[Asan Report] North Korea’s Epic Economic Fail in International Perspective

This report brings to the table new research on the dimensions of economic failure in modern North Korea, offers a quantitative view of how nations develop in our modern world, and where North Korea’s awful slide downward fits within this global tableau; offers admittedly approximate long term estimates of overall net resource transfers to the DPRK, including estimates of net transfers from the major state benefactors; and some indications about the interplay between concessionary resource transfers from abroad and the DPRK’s domestic economic performance. It concludes with some observations about the implications of these findings


Table of Contents

• Abstract
• Introduction
• Putting the North Korean Economy’s Epic Fail into Numbers
• Global Patterns, and Determinants, of Economic Development:
Bringing the DPRK Back In
• Foreign Aid, Economic Assistance, and Net Resource Transfers from Abroad:
Estimating the Flows to the DPRK, 1960-2013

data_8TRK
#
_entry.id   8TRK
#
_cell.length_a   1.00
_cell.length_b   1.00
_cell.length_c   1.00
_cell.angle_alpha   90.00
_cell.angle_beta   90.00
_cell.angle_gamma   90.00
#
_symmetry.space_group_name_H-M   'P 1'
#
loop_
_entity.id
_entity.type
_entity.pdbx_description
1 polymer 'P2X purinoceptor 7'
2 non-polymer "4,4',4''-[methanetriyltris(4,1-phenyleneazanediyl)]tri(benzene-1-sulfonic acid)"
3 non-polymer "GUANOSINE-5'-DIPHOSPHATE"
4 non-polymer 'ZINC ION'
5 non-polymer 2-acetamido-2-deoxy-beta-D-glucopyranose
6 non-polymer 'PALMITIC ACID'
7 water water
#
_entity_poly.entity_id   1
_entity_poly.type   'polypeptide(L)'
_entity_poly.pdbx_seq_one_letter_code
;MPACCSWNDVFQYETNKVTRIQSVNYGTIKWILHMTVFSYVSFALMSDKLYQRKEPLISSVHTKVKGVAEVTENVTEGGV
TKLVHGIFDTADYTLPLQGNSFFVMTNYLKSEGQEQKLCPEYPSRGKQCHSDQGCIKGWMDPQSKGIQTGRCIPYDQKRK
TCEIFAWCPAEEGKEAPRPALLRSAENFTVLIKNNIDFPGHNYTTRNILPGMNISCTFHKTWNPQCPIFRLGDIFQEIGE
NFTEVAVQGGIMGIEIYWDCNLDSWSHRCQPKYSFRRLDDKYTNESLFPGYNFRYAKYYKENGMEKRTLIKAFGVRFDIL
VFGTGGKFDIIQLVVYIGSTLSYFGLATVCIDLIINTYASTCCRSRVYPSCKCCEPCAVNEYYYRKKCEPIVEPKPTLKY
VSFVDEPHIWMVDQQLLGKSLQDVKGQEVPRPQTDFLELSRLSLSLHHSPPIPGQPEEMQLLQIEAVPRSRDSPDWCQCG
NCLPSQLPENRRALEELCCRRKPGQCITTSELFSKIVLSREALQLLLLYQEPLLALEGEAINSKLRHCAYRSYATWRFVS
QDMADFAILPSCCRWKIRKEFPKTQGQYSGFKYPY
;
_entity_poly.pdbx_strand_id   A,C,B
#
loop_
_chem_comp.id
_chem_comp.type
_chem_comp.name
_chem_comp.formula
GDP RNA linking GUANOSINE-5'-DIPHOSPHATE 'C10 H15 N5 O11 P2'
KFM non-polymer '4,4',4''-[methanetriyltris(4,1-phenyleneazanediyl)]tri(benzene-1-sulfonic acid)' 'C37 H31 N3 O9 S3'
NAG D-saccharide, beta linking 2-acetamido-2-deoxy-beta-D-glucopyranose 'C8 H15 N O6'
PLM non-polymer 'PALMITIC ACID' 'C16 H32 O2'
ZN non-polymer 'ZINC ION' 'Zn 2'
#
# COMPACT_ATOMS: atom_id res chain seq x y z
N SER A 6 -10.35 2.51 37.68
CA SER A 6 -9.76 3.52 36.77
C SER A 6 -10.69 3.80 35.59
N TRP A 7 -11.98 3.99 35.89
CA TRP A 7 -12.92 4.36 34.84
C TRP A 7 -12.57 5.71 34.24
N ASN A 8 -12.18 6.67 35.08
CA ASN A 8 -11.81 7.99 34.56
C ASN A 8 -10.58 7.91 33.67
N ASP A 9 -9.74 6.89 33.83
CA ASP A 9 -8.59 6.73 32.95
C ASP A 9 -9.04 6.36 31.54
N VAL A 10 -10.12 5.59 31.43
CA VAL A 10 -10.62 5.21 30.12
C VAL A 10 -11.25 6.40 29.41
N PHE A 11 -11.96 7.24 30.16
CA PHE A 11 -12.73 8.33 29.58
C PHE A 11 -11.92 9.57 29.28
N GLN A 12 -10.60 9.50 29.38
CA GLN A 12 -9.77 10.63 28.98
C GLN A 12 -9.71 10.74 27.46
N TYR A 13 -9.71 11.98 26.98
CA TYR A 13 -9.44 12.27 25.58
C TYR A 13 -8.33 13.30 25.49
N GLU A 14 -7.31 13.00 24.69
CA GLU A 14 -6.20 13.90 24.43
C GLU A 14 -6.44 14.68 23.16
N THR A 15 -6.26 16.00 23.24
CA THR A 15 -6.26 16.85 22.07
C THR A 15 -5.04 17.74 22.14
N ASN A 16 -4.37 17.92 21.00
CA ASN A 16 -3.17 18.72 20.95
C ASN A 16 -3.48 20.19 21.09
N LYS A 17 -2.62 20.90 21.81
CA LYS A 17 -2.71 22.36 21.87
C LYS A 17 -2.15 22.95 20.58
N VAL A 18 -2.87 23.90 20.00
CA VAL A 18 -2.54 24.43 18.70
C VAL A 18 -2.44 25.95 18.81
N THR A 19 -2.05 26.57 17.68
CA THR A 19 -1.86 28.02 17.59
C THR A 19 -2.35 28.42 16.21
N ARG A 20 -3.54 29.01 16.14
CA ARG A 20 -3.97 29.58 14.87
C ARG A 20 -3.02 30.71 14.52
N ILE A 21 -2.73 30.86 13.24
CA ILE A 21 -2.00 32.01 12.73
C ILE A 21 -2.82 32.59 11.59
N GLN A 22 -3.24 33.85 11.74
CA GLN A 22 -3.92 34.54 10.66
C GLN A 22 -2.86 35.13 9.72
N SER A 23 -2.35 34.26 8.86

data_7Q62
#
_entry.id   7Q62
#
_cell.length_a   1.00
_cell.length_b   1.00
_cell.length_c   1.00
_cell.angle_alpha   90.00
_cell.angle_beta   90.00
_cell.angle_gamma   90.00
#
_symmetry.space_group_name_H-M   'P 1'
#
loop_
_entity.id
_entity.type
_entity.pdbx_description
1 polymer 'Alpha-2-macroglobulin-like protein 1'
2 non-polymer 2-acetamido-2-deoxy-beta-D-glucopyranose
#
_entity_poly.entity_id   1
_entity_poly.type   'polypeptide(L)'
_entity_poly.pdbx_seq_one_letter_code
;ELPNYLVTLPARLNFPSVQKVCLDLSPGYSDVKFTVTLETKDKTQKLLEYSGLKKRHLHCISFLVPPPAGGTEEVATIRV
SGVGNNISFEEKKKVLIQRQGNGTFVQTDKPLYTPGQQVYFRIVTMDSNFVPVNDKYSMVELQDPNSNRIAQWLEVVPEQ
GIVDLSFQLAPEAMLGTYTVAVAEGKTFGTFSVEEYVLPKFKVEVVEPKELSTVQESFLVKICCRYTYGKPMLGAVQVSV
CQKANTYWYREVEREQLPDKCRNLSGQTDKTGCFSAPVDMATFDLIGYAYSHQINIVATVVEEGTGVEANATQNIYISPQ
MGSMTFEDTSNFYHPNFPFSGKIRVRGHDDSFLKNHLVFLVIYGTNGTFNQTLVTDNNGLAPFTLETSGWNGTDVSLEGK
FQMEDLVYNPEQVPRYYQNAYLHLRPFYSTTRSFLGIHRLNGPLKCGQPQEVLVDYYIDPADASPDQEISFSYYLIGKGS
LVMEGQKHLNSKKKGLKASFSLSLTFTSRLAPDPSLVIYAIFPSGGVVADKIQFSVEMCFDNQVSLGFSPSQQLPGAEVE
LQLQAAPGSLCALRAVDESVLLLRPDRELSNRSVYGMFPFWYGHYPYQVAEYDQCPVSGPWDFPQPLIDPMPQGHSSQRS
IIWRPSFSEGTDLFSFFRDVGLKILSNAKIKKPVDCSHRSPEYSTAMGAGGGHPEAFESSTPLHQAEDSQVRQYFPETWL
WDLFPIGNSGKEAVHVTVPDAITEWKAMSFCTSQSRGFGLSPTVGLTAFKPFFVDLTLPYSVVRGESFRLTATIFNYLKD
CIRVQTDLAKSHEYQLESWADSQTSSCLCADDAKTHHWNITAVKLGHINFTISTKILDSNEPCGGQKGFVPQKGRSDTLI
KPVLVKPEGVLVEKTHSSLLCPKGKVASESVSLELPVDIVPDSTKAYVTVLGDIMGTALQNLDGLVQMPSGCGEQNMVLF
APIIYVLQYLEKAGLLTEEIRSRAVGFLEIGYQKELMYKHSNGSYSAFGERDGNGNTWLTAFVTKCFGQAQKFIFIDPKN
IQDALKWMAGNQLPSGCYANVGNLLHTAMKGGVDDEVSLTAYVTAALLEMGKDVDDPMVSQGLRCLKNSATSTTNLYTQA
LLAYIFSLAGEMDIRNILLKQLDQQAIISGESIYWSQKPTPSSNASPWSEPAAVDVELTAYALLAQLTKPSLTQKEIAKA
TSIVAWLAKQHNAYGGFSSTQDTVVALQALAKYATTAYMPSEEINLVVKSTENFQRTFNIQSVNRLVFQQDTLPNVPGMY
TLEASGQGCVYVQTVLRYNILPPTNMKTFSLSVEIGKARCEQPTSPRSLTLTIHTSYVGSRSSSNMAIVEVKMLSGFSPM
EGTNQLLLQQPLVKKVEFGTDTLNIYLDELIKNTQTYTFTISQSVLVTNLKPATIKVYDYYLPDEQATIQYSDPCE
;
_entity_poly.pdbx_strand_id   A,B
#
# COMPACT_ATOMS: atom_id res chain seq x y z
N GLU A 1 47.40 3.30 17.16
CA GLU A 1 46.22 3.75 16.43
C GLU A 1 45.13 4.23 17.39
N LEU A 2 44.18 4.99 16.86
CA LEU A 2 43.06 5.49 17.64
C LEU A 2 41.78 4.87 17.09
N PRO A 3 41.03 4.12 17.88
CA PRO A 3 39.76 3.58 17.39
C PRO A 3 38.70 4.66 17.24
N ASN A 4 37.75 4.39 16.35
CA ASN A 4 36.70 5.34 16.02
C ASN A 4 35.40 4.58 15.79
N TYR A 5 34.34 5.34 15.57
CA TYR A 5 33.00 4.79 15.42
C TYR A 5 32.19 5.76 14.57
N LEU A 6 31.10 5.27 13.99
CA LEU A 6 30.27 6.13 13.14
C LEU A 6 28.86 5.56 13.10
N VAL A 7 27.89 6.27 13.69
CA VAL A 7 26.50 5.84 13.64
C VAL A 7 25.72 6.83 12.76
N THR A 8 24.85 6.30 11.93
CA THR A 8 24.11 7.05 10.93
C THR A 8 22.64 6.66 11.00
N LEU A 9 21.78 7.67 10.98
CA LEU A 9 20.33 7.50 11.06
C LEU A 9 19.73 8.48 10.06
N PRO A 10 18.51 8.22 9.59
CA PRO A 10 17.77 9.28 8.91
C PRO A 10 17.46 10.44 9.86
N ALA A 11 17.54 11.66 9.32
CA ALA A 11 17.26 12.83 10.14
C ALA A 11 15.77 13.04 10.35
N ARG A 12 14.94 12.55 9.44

• Aid, Resource Transfers, and North Korean Economic Dependence in International Perspective
• Official Economic Assistance Recipient Governments’ Policies, and Economic Growth
• Concluding Comments and Observations
• References


About Experts

Nicholas Eberstadt
Nicholas Eberstadt

American Enterprise Institute

Nicholas Eberstadt is the Henry Wendt Chair in Political Economy at the American Enterprise Institute in Washington, DC. Dr. Eberstadt is also the Senior Advisor to the National Bureau of Asian Research in Seattle, WA. He was also a visiting scholar at the Asan Institute for Policy Studies in Seoul. Dr. Eberstadt researches and writes extensively on economic development, foreign aid, global health, demographics, and poverty. He received his A.B., M.P.A., and Ph.D. at Harvard University.